In the mid-1990s Bausch & Lomb suffered a downturn in business, which eventually forced Gill to step down as CEO. The company underwent a restructuring effort and by 1999 decided to focus on its core eye-care business. In conjunction with Charles River management, the Global Health Care Partners unit of Donaldson, Lufkin & Jenrette paid Bausch & Lomb $400 million in cash and a $43 million promissory note for an 87.5 percent stake in Charles River. According to the last numbers made available by Bausch & Lomb, Charles River was generating some $230 million a year in revenues. Global Health announced that it hoped to grow the business to $500 million a year and then take it public. Because of the success of the initial public offerings of biotechnology companies, Global Health decided to take Charles River public before meeting that sales threshold. Although not a bio-tech firm itself, it serviced the segment and in many ways was a safer bet. No one could be sure which of the bio-techs would emerge as major players, but investors could be relatively certain they would be customers of Charles River. Despite the earlier belief that lab animals would be replaced by computer software, the need of bio-techs for animal subjects served to boost the prospects of Charles River.
- Dr. Henry L. Foster establishes Charles River Breeding Laboratories.
- Foster begins breeding germfree animals for laboratory research.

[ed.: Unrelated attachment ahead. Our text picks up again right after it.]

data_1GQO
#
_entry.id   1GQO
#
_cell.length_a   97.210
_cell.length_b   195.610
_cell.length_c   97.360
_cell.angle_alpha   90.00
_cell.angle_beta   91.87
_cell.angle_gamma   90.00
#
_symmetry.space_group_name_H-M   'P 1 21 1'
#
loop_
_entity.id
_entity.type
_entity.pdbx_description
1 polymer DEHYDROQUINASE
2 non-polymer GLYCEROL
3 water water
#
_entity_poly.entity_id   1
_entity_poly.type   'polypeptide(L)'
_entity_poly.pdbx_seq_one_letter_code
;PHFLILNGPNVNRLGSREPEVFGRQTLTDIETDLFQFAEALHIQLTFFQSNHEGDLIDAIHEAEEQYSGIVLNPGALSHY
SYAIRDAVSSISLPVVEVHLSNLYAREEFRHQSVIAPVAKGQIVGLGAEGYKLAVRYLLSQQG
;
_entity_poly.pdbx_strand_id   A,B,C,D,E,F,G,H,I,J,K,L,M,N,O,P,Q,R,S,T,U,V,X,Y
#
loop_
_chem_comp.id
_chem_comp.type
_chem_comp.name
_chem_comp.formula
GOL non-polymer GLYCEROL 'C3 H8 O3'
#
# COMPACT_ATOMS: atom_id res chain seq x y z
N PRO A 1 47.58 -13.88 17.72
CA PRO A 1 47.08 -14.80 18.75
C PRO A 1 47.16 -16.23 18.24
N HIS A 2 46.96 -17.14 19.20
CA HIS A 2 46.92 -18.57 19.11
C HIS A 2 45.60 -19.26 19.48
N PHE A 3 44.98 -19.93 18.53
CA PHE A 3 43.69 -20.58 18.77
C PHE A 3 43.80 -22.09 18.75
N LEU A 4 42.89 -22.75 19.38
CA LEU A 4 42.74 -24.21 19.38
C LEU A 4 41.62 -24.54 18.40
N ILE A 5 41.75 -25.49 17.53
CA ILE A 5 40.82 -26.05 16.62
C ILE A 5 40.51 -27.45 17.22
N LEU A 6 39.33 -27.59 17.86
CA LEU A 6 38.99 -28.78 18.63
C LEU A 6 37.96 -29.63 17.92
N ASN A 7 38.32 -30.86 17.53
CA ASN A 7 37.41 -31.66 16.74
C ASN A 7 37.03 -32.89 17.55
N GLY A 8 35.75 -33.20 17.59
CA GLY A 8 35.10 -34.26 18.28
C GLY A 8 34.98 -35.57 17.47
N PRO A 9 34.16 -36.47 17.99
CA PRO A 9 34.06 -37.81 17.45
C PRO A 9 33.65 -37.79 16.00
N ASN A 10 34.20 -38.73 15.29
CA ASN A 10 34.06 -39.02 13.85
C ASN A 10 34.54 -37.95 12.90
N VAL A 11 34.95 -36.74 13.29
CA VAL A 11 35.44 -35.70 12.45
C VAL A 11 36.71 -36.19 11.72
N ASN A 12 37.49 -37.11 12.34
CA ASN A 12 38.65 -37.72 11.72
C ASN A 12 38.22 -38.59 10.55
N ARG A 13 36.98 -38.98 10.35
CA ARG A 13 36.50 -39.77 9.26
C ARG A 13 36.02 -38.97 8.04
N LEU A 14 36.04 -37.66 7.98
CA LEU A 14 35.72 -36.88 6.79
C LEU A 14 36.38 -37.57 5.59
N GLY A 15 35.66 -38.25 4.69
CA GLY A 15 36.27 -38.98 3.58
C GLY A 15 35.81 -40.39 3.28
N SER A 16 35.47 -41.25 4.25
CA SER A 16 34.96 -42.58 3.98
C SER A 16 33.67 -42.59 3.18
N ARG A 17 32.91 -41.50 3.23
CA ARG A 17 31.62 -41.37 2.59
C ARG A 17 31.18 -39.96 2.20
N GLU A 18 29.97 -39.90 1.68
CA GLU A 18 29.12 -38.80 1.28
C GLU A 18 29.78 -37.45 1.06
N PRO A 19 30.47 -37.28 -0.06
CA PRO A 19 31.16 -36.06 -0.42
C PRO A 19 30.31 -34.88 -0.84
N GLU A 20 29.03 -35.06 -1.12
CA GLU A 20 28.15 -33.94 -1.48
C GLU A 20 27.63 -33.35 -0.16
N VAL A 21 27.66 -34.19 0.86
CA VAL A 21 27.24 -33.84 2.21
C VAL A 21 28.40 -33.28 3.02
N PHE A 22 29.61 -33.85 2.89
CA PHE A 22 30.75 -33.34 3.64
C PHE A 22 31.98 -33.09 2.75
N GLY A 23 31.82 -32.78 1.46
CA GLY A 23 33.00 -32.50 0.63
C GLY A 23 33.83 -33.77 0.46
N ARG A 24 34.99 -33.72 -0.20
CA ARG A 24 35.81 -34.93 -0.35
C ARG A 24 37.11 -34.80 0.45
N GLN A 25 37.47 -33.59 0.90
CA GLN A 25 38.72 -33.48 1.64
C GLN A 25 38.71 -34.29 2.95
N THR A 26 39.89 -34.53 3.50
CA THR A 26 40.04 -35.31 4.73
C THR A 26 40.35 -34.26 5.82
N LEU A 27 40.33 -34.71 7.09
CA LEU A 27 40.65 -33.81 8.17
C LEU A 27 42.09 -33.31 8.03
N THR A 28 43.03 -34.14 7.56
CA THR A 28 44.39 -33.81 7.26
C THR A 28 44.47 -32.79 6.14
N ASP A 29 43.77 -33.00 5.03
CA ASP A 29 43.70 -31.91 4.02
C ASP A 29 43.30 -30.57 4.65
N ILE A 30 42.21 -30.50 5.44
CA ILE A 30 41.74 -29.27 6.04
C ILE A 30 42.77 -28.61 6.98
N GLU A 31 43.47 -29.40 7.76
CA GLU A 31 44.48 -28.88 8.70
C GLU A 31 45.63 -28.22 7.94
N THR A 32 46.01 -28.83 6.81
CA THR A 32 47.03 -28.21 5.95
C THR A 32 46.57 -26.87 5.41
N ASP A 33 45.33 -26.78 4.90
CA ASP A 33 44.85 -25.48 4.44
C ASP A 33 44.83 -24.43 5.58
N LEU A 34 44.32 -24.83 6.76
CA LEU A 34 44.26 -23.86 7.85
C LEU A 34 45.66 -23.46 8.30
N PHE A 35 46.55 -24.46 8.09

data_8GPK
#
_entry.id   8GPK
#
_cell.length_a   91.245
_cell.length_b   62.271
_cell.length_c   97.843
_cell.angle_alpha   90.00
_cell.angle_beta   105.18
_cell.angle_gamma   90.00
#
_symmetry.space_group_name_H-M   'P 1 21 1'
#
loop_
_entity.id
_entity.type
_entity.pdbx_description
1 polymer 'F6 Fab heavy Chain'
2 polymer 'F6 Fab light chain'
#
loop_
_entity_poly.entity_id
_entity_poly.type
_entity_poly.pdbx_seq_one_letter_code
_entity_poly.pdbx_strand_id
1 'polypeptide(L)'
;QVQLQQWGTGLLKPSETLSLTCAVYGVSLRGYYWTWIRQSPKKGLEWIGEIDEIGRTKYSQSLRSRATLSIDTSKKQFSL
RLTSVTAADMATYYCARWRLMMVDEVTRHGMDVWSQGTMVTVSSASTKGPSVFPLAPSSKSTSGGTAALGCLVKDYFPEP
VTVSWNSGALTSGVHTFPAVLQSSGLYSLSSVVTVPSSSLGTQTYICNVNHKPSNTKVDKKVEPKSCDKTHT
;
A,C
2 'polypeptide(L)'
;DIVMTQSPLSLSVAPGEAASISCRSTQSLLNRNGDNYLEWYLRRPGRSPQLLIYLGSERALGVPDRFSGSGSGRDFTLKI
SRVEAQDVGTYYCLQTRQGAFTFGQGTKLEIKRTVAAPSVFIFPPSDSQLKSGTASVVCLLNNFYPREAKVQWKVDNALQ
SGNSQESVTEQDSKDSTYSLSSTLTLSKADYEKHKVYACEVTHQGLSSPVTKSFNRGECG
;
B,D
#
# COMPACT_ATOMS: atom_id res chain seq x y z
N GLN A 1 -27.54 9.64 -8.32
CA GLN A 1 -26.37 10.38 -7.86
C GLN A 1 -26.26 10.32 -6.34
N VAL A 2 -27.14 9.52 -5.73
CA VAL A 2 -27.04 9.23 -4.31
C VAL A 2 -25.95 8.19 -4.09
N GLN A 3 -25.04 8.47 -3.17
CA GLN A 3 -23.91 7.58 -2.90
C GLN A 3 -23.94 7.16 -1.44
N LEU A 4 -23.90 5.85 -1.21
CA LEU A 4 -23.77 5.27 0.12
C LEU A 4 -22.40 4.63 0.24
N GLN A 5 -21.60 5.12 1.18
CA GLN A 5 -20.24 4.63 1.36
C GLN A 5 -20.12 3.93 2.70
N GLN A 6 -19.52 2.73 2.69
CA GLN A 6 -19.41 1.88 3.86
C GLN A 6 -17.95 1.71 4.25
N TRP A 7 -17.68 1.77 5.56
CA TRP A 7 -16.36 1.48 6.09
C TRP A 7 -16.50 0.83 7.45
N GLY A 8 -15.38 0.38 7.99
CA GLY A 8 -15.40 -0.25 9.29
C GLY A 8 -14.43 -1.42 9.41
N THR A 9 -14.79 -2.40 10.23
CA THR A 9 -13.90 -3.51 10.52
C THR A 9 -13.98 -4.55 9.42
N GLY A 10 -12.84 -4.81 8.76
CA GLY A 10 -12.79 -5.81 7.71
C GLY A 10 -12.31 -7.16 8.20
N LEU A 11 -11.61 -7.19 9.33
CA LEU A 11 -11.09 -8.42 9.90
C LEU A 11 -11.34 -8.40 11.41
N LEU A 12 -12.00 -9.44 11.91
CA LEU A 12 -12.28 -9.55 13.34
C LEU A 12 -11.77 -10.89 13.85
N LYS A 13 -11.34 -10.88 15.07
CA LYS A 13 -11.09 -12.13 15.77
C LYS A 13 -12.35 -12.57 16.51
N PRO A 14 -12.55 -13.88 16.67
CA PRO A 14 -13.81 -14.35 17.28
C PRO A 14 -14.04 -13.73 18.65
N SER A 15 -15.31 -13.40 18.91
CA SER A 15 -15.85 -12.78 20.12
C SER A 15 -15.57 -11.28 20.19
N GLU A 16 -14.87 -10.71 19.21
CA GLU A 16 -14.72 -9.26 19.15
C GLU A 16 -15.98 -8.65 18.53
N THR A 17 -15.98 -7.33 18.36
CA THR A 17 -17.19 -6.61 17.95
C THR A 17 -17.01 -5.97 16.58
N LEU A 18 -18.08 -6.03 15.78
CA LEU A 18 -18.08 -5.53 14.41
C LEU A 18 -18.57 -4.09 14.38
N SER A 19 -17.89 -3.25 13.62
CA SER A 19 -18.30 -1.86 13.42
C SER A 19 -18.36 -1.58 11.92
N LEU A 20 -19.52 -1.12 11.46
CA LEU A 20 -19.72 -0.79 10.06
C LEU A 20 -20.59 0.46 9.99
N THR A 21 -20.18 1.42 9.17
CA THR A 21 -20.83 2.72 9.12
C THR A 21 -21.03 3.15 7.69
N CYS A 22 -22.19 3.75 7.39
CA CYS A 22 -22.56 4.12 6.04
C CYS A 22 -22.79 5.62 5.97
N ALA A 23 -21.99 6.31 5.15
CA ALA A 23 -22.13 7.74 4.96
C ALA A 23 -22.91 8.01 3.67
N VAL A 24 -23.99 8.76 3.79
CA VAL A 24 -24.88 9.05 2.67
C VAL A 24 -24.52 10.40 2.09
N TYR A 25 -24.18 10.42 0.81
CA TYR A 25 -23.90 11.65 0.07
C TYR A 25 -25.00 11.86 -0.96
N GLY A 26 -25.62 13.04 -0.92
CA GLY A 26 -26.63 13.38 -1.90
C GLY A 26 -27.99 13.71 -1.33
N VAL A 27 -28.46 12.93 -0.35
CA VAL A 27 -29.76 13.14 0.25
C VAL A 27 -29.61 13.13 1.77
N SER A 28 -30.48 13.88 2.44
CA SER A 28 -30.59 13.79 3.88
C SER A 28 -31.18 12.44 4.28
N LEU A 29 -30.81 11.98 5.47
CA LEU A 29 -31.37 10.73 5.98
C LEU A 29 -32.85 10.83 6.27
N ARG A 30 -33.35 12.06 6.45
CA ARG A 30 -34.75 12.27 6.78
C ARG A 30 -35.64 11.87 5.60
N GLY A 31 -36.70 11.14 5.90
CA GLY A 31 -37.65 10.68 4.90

- Charles River Breeding goes public.
- Bausch & Lomb acquires company.
- James C. Foster takes over as CEO.
- Bausch & Lomb sells business in management-led leveraged buyout.
- Charles River Laboratories International goes public on the New York Stock Exchange.
The holding company for Charles River was renamed Charles River Laboratories International in late 1999. In June 2000 the company raised $224 million in an initial public offering of stock. The company continued the diversification efforts that began under Bausch & Lomb. In 1999 it acquired Sierra Biomedical, a drug testing business, for $23.3 million. In 2001 Charles River paid $51.9 million for Primedica Corp., a preclinical research subsidiary. Nevertheless, over 60 percent of the company’s revenues were derived from its traditional business of selling laboratory animals. It was the mouse—given that animal’s physiological and genetic similarities to humans—that was becoming a major source of income. So important were mice to new genetic research that they were scheduled as the only other mammal for complete genetic sequencing. Because of Charles River’s predominant position in its field and the broadening of its business, despite taking on some debt, it appeared well positioned to maintain steady growth for many years to come.
Charles River Laboratories, Inc.; Primedica Corporation.
ClinTrials Research Inc.; Harlan Sprague Dawley; Huntingdon Life Sciences Group plc; The Jackson Laboratory; MDS; Taconic Farms.
Bulkeley, William M., “Bausch & Lomb Says It Agrees to Sell Research-Animal Unit for $443 Million,” Wall Street Journal, July 27, 1999, p. B6.
Demaree, Allan T., “Henry Foster’s Primately-for-Profit Business,” Fortune, April 10, 1978, pp. 70.
DeWitt, Karen, “A Company That Thrives on Regulation,” New York Times, December 7, 1980, p. 9.
Feder, Barnaby J., “Breeding Animals for the Lab,” New York Times, February 17, 1982, p. D1.
Malakoff, David, “The Rise of the Mouse, Biomedicine’s Model Mammal,” Science, April 14, 2000, p. 248.
Richey, Warren, “Monkey Business’ to Come to an End in Florida Keys,” Christian Science Monitor, September 24, 1997, p. 3.